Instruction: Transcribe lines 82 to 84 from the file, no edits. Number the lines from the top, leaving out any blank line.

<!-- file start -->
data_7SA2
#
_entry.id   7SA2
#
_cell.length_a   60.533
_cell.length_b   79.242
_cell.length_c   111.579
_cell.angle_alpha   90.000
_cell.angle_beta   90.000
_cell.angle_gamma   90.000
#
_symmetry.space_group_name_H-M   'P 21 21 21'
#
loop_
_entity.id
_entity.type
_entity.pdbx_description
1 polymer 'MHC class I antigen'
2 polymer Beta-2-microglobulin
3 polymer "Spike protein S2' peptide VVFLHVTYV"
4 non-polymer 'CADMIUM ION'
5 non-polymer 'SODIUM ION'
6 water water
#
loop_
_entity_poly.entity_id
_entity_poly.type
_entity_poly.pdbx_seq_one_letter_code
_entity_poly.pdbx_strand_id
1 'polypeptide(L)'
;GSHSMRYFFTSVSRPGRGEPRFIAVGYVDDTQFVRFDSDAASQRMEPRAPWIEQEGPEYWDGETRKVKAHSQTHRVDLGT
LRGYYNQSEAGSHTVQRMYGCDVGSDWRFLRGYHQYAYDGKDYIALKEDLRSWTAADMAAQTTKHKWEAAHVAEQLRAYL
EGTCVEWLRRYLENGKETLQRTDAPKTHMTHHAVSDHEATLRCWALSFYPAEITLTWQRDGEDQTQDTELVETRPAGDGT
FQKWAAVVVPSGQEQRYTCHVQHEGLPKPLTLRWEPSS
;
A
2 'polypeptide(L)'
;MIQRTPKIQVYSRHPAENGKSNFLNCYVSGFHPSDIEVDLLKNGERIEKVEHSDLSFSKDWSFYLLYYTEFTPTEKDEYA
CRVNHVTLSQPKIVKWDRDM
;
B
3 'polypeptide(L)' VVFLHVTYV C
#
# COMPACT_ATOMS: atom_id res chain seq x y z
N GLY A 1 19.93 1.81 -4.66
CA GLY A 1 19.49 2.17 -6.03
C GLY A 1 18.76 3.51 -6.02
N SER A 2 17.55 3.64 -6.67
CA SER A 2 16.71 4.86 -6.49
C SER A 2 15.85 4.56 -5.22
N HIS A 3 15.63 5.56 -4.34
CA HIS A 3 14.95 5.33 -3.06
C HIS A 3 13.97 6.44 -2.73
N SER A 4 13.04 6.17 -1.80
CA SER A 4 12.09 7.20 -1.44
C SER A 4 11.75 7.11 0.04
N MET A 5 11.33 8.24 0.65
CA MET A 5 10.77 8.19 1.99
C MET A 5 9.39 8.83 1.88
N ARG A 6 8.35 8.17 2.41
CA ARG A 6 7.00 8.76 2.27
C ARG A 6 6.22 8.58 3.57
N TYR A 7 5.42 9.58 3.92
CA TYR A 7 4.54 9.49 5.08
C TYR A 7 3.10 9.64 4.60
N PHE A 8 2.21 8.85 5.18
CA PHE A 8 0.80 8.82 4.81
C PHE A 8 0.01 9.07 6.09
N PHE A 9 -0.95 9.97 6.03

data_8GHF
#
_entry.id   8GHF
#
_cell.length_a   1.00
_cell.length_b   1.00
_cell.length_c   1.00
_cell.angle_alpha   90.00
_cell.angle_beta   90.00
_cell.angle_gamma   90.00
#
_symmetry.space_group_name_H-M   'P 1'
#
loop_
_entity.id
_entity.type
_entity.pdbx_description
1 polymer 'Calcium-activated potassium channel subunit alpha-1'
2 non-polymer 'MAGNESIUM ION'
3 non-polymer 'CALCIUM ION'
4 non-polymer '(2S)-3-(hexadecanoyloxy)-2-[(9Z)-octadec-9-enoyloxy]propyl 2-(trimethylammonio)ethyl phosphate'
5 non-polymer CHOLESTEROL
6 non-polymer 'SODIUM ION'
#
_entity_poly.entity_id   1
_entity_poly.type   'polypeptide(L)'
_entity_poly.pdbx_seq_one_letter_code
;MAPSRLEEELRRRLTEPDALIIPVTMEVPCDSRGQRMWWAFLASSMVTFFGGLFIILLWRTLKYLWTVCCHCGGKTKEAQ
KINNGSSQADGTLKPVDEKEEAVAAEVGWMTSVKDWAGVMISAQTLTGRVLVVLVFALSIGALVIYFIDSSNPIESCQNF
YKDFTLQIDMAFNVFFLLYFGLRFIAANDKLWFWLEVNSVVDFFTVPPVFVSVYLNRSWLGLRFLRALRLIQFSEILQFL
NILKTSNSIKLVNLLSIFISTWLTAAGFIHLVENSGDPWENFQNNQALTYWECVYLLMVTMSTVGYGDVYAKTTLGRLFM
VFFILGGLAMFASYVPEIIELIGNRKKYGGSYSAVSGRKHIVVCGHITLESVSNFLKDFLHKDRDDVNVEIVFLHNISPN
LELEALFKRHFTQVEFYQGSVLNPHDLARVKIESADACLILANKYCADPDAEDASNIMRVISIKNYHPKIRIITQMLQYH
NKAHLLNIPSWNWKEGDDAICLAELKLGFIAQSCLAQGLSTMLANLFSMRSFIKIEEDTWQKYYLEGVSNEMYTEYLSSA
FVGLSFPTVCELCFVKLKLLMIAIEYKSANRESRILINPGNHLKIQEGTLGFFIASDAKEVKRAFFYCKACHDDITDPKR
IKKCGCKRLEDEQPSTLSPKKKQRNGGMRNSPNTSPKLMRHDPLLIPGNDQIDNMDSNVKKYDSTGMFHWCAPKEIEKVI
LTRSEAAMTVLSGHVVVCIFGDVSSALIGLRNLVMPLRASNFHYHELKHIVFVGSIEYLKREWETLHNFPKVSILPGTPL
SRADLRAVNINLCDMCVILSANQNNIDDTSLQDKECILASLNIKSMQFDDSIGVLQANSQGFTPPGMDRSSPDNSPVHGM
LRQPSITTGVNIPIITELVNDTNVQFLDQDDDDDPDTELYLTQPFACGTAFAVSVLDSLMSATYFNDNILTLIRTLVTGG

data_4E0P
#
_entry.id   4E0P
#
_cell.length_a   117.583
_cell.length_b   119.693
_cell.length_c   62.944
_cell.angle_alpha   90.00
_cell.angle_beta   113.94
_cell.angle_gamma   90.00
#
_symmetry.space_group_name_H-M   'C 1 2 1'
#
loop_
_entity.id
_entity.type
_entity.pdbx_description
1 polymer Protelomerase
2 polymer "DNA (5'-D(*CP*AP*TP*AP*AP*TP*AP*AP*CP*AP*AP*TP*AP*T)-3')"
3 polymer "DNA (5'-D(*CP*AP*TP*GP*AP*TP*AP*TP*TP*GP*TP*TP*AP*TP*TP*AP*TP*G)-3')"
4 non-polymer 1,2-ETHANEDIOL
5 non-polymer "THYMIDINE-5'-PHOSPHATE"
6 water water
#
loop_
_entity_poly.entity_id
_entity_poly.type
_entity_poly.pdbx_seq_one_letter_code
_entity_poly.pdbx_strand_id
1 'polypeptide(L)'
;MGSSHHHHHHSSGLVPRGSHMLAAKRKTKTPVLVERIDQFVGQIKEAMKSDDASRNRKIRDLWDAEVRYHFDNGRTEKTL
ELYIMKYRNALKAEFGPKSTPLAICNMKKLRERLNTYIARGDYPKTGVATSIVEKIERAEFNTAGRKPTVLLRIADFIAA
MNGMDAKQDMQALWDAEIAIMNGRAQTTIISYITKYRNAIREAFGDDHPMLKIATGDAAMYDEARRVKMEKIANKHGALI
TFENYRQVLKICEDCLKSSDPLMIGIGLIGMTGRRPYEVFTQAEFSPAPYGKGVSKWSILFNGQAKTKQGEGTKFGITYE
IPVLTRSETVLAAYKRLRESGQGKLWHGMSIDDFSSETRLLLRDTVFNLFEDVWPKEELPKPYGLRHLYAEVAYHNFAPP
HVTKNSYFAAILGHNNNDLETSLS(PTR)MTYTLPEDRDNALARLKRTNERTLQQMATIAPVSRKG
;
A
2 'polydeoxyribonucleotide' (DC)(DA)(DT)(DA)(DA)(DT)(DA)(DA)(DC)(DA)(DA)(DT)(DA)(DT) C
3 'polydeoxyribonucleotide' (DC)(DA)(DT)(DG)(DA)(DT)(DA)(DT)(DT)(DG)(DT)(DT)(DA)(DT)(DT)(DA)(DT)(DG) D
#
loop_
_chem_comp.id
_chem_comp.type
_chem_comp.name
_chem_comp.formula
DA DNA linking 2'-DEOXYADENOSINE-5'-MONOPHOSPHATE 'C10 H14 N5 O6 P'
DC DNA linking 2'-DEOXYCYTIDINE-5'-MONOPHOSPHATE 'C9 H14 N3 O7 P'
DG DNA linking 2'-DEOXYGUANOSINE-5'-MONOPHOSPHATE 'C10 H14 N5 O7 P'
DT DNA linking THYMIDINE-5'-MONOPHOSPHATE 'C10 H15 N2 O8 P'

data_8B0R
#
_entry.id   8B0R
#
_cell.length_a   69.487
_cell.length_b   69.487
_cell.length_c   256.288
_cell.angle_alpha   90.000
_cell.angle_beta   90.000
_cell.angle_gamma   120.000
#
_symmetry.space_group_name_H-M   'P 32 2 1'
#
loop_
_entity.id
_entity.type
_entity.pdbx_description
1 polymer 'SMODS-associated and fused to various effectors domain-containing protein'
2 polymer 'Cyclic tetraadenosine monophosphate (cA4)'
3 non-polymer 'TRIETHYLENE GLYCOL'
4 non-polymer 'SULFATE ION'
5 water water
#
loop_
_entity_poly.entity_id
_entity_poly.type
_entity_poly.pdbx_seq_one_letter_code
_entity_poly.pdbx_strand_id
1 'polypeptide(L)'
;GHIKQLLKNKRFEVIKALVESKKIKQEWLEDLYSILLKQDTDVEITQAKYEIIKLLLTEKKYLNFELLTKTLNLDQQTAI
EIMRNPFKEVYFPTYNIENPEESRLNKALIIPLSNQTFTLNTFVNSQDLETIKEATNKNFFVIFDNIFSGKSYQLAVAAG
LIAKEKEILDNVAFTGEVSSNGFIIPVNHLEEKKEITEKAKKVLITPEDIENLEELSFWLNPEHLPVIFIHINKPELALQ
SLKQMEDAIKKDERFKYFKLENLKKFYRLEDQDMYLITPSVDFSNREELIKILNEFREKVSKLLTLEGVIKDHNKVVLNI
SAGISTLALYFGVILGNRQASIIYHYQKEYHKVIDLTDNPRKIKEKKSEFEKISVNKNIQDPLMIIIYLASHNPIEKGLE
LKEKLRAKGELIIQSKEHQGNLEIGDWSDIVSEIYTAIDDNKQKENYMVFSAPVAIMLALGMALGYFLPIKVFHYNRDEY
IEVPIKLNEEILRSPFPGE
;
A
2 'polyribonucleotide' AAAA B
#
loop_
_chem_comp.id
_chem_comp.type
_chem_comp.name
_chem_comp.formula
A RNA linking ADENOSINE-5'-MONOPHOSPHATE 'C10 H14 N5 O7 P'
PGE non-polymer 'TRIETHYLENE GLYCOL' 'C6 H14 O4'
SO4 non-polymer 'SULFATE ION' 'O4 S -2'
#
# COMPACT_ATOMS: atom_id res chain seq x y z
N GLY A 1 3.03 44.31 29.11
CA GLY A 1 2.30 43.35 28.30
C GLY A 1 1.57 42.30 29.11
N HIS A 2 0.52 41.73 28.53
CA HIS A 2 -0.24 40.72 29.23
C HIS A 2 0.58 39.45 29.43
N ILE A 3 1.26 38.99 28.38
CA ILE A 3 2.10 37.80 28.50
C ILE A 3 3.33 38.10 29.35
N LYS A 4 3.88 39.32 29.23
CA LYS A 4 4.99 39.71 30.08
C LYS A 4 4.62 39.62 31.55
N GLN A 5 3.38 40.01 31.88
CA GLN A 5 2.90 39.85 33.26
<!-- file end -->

#
loop_
_entity.id